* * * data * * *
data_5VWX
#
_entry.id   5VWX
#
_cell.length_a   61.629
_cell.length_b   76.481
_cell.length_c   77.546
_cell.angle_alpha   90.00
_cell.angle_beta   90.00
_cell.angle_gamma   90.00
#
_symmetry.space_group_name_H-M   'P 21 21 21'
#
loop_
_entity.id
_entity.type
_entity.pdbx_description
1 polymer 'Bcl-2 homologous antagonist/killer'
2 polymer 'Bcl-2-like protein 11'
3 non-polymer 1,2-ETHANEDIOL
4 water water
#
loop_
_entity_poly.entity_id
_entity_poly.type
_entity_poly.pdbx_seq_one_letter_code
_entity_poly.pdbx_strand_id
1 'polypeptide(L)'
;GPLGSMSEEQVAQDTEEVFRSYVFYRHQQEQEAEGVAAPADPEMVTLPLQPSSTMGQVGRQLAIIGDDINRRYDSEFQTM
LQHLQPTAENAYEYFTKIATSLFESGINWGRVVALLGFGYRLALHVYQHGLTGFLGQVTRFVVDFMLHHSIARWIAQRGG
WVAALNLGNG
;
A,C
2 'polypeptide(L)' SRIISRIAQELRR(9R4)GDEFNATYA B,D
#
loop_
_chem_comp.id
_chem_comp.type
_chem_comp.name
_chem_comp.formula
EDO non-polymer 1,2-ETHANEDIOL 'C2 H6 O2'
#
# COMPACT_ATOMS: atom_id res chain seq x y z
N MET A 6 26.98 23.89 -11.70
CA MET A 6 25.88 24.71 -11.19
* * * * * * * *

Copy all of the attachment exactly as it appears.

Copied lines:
data_5VWX
#
_entry.id   5VWX
#
_cell.length_a   61.629
_cell.length_b   76.481
_cell.length_c   77.546
_cell.angle_alpha   90.00
_cell.angle_beta   90.00
_cell.angle_gamma   90.00
#
_symmetry.space_group_name_H-M   'P 21 21 21'
#
loop_
_entity.id
_entity.type
_entity.pdbx_description
1 polymer 'Bcl-2 homologous antagonist/killer'
2 polymer 'Bcl-2-like protein 11'
3 non-polymer 1,2-ETHANEDIOL
4 water water
#
loop_
_entity_poly.entity_id
_entity_poly.type
_entity_poly.pdbx_seq_one_letter_code
_entity_poly.pdbx_strand_id
1 'polypeptide(L)'
;GPLGSMSEEQVAQDTEEVFRSYVFYRHQQEQEAEGVAAPADPEMVTLPLQPSSTMGQVGRQLAIIGDDINRRYDSEFQTM
LQHLQPTAENAYEYFTKIATSLFESGINWGRVVALLGFGYRLALHVYQHGLTGFLGQVTRFVVDFMLHHSIARWIAQRGG
WVAALNLGNG
;
A,C
2 'polypeptide(L)' SRIISRIAQELRR(9R4)GDEFNATYA B,D
#
loop_
_chem_comp.id
_chem_comp.type
_chem_comp.name
_chem_comp.formula
EDO non-polymer 1,2-ETHANEDIOL 'C2 H6 O2'
#
# COMPACT_ATOMS: atom_id res chain seq x y z
N MET A 6 26.98 23.89 -11.70
CA MET A 6 25.88 24.71 -11.19